Tree Fruit Bio‑product Research

Supporting the Nova Scotia tree fruit industry

The Tree Fruit Bio-product (TFB) Research Program on the Agricultural Campus, a cooperative initiative between industry, government and academia, was established in October, 2003 to explore the value-added and bio-product development opportunities for the Nova Scotia fruit industry.

The long-term goal of the program is to enhance the economic value of tree fruit crops and to ensure the sustainability of the Nova Scotia tree fruit industry. This will be achieved by introducing novel value-added food and feed products, natural health products, and other bio-products for industrial processes using tree fruits and their under-utilized by-products.

It is now well known that certain plant chemical substances (e.g., polyphenols) carry properties that are beneficial to human health. These polyphenols, especially flavonoids, are the primary components of fruits that provide antioxidant and other physiological properties, bringing health benefits beyond the basic nutritional benefits. Health-care concerns have accelerated consumer interest in the agri-food industry’s ability to provide dietary antioxidant-enriched value-added food products with these healthful properties.

The newly established natural products chemistry research laboratory at the Faculty of Agriculture, in collaboration with other regional and national research institutions, is in the process of executing several product development research initiatives for the Atlantic fruit industry.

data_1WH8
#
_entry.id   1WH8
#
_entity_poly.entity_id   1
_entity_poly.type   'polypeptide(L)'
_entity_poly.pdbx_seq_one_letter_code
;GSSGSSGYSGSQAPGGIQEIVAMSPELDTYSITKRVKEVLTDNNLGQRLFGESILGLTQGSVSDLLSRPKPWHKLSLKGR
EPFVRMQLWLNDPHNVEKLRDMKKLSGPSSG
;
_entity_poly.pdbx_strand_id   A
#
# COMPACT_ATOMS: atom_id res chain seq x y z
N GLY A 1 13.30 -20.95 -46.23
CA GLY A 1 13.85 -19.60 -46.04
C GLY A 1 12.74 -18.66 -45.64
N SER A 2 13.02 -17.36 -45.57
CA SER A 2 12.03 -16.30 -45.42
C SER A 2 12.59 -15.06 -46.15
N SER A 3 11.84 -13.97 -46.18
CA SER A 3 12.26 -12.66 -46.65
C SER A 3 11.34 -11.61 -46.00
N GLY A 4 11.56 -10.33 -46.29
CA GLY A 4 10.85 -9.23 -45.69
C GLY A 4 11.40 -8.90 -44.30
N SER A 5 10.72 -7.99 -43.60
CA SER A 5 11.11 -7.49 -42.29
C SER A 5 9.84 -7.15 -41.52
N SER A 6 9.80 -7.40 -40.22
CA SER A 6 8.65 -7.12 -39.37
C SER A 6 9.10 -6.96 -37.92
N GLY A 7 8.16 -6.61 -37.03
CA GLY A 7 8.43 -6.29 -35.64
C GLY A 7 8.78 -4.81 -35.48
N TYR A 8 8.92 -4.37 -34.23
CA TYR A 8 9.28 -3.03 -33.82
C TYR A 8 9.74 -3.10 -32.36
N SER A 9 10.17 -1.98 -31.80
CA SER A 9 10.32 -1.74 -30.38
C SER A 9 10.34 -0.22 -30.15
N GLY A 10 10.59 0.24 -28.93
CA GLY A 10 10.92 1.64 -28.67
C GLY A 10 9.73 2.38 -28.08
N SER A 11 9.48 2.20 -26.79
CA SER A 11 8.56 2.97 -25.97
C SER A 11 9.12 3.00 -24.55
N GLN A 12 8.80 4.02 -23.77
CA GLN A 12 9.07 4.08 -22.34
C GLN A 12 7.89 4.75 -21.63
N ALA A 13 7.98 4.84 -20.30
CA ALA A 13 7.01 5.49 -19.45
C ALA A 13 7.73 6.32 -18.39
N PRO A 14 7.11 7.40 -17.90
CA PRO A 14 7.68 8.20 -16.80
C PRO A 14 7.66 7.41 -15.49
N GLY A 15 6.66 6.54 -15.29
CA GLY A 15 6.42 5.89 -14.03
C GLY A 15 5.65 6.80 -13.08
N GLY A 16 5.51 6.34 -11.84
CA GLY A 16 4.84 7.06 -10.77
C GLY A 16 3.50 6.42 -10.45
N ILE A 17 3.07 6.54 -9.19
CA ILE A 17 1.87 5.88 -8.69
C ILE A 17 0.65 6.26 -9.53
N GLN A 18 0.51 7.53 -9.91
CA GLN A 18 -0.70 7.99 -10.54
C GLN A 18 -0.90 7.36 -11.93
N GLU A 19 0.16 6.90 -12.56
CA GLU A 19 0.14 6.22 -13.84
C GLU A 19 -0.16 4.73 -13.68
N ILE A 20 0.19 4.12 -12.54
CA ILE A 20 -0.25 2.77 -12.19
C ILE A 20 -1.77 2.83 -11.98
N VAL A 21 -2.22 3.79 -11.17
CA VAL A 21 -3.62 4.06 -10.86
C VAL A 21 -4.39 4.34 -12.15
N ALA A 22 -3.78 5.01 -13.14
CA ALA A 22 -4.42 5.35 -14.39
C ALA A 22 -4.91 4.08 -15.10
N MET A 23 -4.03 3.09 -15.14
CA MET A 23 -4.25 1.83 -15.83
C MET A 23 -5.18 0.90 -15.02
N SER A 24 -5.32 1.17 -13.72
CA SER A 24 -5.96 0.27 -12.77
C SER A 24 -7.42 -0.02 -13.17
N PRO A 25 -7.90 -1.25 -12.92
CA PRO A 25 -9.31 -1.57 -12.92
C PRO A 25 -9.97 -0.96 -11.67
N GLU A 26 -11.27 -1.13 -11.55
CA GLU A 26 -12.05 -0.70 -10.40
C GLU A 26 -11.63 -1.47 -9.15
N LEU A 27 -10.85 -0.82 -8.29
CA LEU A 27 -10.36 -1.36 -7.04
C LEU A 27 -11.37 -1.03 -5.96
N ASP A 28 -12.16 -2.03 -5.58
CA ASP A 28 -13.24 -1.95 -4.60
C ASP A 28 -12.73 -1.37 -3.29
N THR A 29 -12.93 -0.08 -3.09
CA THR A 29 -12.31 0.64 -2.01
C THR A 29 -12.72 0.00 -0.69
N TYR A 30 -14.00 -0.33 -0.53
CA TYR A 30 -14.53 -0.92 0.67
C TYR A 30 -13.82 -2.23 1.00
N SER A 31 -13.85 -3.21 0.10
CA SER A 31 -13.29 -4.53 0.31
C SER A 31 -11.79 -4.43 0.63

Current research and development initiatives

  • developing health-food ingredients for bakery products;
  • natural antioxidants for stability of food and nutraceutical lipids;
  • natural antimicrobials for extending the shelf life of minimally processed fruits and vegetables;
  • poultry feed additives to reduce sudden death syndrome;
  • apple-based healthy snacks;
  • and fruit antioxidants enriched functional beverages, among others.

Current research projects

  • isolation and characterization of bioactive phytochemicals from cool climate fruits and their processing by-products
  • natural food antioxidants: antioxidant and PUFA stabilization properties of structurally modified flavonoids
  • characterization of neuroprotective properties of selected apple polyphenols
  • characterization of anti-hypertensive properties of fruit flavonoids and their derivatives
  • inhibition of LDL oxidation in vitro and regulation of cholesterol metabolism in hamsters by apple skin bioactives
  • anti-inflammatory and anti-hyperlipidemic properties of selected flavonols
  • characterization of antioxidant properties of native wild berry extracts
  • development of novel and improved processes for manufacturing functional foods and beverages from Atlantic fruits
  • impact of suppression of ethylene action on sugar and malic acid metabolism of apples


  • Atlantic Canada Opportunities Agency
  • Agriculture and Agri-Food Canada
  • Agri-Futures
  • Nova Scotia Fruit Growers’ Association
  • Canada Foundation for Innovation
  • Domaine de Grand Pré
  • J.W. Mason & Sons, Ltd.
  • Noggins Corner Farm
  • Nova Scotia Agriculture
  • NSERC-CRSNG (Atlantic)
  • Nova Scotia Research and Innovation
  • Scotian Gold
  • Nova Scotia Tree Fruit Research Foundation


Dr. H.P. Vasantha Rupasinghe
Associate Professor, Environmental Sciences
Canada Research Chair in Fruit Bioactives & BioProducts

BSc, Honors (University of Peradeniya, Sri Lanka)
MSc (Iowa State University, USA)
PhD (University of Guelph, Canada)

Room 219-3, Cox Institute Building
Faculty of Agriculture, Dalhousie University
Phone (office): (902) 893-6623
          (lab): (902) 893-7582
Fax: (902) 893-1404